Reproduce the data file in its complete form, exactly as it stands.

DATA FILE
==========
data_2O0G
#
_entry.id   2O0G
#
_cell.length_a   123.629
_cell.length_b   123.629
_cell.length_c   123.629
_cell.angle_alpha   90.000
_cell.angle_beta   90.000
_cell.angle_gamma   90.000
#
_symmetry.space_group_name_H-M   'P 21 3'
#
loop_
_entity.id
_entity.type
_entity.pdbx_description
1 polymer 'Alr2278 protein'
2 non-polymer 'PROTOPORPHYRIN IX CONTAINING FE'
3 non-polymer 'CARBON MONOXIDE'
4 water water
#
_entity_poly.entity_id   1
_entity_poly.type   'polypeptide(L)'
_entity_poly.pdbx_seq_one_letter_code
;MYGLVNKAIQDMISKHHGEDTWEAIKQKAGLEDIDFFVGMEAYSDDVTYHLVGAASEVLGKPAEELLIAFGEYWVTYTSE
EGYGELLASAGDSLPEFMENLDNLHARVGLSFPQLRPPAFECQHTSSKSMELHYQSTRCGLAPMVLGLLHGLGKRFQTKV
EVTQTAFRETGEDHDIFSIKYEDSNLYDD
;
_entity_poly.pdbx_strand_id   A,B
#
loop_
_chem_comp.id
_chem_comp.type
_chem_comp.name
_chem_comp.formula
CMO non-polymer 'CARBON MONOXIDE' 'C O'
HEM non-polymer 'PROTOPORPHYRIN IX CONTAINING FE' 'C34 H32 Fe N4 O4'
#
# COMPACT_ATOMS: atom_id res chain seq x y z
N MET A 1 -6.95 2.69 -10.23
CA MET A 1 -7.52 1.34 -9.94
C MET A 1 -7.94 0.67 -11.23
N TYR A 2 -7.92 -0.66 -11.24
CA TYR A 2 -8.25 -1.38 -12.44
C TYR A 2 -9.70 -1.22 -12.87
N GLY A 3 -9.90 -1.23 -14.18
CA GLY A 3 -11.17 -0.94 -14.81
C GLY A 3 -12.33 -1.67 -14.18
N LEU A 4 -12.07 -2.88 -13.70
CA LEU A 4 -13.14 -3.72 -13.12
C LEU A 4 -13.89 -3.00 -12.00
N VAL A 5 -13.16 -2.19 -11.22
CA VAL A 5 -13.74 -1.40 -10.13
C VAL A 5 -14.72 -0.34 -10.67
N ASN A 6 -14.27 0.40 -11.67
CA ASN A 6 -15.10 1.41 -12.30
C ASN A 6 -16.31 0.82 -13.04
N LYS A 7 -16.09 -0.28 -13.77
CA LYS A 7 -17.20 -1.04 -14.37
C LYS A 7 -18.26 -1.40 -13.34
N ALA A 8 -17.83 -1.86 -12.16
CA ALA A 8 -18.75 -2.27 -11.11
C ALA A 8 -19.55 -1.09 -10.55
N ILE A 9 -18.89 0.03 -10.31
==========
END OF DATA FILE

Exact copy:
data_2O0G
#
_entry.id   2O0G
#
_cell.length_a   123.629
_cell.length_b   123.629
_cell.length_c   123.629
_cell.angle_alpha   90.000
_cell.angle_beta   90.000
_cell.angle_gamma   90.000
#
_symmetry.space_group_name_H-M   'P 21 3'
#
loop_
_entity.id
_entity.type
_entity.pdbx_description
1 polymer 'Alr2278 protein'
2 non-polymer 'PROTOPORPHYRIN IX CONTAINING FE'
3 non-polymer 'CARBON MONOXIDE'
4 water water
#
_entity_poly.entity_id   1
_entity_poly.type   'polypeptide(L)'
_entity_poly.pdbx_seq_one_letter_code
;MYGLVNKAIQDMISKHHGEDTWEAIKQKAGLEDIDFFVGMEAYSDDVTYHLVGAASEVLGKPAEELLIAFGEYWVTYTSE
EGYGELLASAGDSLPEFMENLDNLHARVGLSFPQLRPPAFECQHTSSKSMELHYQSTRCGLAPMVLGLLHGLGKRFQTKV
EVTQTAFRETGEDHDIFSIKYEDSNLYDD
;
_entity_poly.pdbx_strand_id   A,B
#
loop_
_chem_comp.id
_chem_comp.type
_chem_comp.name
_chem_comp.formula
CMO non-polymer 'CARBON MONOXIDE' 'C O'
HEM non-polymer 'PROTOPORPHYRIN IX CONTAINING FE' 'C34 H32 Fe N4 O4'
#
# COMPACT_ATOMS: atom_id res chain seq x y z
N MET A 1 -6.95 2.69 -10.23
CA MET A 1 -7.52 1.34 -9.94
C MET A 1 -7.94 0.67 -11.23
N TYR A 2 -7.92 -0.66 -11.24
CA TYR A 2 -8.25 -1.38 -12.44
C TYR A 2 -9.70 -1.22 -12.87
N GLY A 3 -9.90 -1.23 -14.18
CA GLY A 3 -11.17 -0.94 -14.81
C GLY A 3 -12.33 -1.67 -14.18
N LEU A 4 -12.07 -2.88 -13.70
CA LEU A 4 -13.14 -3.72 -13.12
C LEU A 4 -13.89 -3.00 -12.00
N VAL A 5 -13.16 -2.19 -11.22
CA VAL A 5 -13.74 -1.40 -10.13
C VAL A 5 -14.72 -0.34 -10.67
N ASN A 6 -14.27 0.40 -11.67
CA ASN A 6 -15.10 1.41 -12.30
C ASN A 6 -16.31 0.82 -13.04
N LYS A 7 -16.09 -0.28 -13.77
CA LYS A 7 -17.20 -1.04 -14.37
C LYS A 7 -18.26 -1.40 -13.34
N ALA A 8 -17.83 -1.86 -12.16
CA ALA A 8 -18.75 -2.27 -11.11
C ALA A 8 -19.55 -1.09 -10.55
N ILE A 9 -18.89 0.03 -10.31